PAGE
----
The Executive Governor of the Central Bank of Liberia, Nathaniel R. Patray, III, has underscored a number of challenges he says are responsible for depreciation of the Liberian dollar on the financial market.
Depreciation of the Liberian dollar resulting in the high exchange rate was one of the issues raised against the former ruling Unity Party during the presidential election of 2017 that contributed to Vice President Joseph Boakai’s defeat.
During this time, the exchange rate was at most L$120 to US$1.00, but as it stands now, the exchange rate in most areas is L$201 to US$1.00; something many Liberians least expected to see happening in the current administration.
Explaining factors leading to the depreciation recently at the launch of the bank’s Monetary Policy Formulation and Implementation Forum in Monrovia, Governor Patray named low supply of foreign exchange; limited flow of remittances; struggle and argument for foreign exchange to pay imported goods and duties; and current account and trade deficit due to balance of payments as some of the factors.
Also among factors causing the impediment are capital deficit due to decline in direct foreign investment; scale down in activities of non-governmental organizations, low budget support as the national budget is only based on what government through the Liberia Revenue Authority (LRA) collects; much money accordingly being outside the of the bank instead of in; and the effect of UNMIL’s departure from the country.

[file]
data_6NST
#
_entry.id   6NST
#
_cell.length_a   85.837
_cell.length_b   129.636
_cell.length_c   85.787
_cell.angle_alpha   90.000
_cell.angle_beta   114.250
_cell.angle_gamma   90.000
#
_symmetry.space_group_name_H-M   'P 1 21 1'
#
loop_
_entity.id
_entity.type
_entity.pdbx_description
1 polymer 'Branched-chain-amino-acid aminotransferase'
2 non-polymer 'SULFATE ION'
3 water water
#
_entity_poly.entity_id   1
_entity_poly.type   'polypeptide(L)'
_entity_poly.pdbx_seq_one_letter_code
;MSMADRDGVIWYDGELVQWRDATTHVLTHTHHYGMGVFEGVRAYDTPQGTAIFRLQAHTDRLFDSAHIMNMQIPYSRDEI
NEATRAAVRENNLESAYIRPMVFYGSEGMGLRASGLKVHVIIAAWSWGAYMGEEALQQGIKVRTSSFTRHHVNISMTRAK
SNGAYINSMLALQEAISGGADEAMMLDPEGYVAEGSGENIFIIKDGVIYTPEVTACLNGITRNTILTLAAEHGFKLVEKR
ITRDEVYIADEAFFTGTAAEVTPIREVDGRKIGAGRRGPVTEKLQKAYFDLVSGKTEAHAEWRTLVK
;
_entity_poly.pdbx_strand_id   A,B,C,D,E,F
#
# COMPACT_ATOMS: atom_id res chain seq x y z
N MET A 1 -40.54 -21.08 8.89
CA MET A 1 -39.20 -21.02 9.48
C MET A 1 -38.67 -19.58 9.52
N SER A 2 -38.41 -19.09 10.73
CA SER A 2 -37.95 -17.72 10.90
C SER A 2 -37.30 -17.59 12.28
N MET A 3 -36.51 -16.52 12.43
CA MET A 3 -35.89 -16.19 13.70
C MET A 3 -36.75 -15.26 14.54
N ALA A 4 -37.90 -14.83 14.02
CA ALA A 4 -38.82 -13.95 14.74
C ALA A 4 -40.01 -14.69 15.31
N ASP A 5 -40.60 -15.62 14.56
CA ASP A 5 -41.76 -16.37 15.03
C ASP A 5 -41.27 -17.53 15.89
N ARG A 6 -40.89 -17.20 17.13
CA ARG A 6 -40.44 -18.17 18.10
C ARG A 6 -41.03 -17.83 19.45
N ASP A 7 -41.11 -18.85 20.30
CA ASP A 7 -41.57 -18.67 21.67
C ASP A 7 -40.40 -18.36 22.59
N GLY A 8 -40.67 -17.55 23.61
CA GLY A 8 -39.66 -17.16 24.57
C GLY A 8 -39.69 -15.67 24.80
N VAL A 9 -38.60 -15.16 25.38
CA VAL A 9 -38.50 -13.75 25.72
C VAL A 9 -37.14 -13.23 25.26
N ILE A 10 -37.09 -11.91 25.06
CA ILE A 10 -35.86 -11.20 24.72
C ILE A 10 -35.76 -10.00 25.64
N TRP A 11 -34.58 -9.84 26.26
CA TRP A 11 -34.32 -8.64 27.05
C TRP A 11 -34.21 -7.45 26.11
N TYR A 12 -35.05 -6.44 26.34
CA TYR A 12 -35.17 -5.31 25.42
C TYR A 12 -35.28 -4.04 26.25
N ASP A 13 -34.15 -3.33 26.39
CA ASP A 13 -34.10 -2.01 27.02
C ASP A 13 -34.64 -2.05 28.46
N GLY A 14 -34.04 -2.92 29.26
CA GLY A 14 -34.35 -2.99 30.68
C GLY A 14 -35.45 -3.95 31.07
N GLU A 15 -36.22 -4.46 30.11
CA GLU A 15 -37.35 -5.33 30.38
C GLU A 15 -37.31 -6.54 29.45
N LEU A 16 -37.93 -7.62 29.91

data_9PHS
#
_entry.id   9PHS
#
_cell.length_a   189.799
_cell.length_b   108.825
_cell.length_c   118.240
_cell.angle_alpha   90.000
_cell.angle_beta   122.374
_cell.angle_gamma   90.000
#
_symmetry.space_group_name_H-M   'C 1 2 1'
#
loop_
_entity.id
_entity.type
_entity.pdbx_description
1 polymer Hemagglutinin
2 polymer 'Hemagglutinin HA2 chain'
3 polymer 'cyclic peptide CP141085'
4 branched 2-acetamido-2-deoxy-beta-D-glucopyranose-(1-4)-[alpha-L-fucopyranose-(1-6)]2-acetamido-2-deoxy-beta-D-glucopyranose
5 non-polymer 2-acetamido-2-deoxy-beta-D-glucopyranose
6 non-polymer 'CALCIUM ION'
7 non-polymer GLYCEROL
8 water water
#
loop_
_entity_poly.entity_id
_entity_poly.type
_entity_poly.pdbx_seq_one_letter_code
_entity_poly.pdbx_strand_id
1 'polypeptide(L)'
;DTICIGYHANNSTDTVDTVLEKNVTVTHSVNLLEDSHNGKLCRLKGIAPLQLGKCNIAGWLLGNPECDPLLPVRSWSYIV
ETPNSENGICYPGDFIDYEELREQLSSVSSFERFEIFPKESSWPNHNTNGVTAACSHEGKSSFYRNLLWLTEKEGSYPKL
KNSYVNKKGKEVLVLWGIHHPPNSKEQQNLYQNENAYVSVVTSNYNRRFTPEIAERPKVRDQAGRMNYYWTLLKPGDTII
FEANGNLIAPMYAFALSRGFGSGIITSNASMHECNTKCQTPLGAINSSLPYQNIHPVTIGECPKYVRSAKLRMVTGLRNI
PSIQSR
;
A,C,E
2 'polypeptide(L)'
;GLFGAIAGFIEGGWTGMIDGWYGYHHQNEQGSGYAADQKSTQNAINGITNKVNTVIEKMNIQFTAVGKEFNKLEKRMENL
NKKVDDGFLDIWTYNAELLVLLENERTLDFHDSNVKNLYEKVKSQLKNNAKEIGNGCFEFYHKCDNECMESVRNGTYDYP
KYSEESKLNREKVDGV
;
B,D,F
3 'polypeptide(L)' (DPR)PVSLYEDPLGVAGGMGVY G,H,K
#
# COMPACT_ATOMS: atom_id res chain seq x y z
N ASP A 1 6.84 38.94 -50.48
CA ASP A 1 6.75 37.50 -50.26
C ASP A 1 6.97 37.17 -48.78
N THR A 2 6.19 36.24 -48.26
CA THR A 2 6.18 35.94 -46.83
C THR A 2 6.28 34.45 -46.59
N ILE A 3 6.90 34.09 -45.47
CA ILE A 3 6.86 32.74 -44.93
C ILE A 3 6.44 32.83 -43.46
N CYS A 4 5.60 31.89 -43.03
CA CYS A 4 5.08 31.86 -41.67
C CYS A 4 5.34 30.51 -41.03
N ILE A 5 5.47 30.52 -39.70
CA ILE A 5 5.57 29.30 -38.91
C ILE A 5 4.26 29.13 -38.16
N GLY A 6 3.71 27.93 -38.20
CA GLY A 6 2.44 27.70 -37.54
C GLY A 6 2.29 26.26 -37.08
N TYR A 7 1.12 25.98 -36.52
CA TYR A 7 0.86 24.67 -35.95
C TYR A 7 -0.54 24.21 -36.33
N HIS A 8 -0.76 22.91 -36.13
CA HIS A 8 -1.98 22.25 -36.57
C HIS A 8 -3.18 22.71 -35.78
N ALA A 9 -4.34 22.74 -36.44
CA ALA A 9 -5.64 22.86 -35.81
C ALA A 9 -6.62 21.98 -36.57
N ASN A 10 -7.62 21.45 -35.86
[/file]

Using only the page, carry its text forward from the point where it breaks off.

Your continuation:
Providing some explanations on each of these existing hurdles, Governor Patray said the departure of UNMIL reduced the inflow of foreign exchange because the presence of the peacekeepers and organizations here just allowed that.
He said many NGOs are scaling down their activities and many Liberians working with them are sacked, thereby weakening payment of taxes and flowing of the US dollars from possessors to the market.
He also indicated that investors are interested in where they can make money, and that they cannot invest in an environment where they will not maximize profits.
He said because of the high demand for the US dollar, inflation is expected to rise in the last quarter of 2019/2020 because the Liberian dollar will at this time depreciate grossly against the US dollar.
Governor Patray further noted that the CBL has been involved with taking different initiatives to address the exchange rate issue and implement other monetary policy issues as the bank’s duties call for, but uncertainty has engulfed the effort with information about “Missing L$16 billion and misapplying of US$25 million for the mop-up exercise.”
He said at present inflation rate has exceeded 20 percent, and growth is expected to slow amid the prevailing circumstances.
In addition to the exchange rate issue, Patray said trade competitiveness is also an issue of concern to the CBL in recent days. Thus, the policy dialogue, meant to bring economic and financial intellectuals together bimonthly, is one of several initiatives the Bank is taking to deal with the issues at hand.
He said as the dialogue continues with monitoring of the monetary system, the CBL will review public feedback, apart from informing the public about what is happening in the economy.
In a philosophical assertion, Governor Patray said “What goes up must come down,” and it is on the basis of this that the CBL is working tirelessly to adjust the rising exchange rate so that prices of basic commodities can come down to the level of the Liberian people.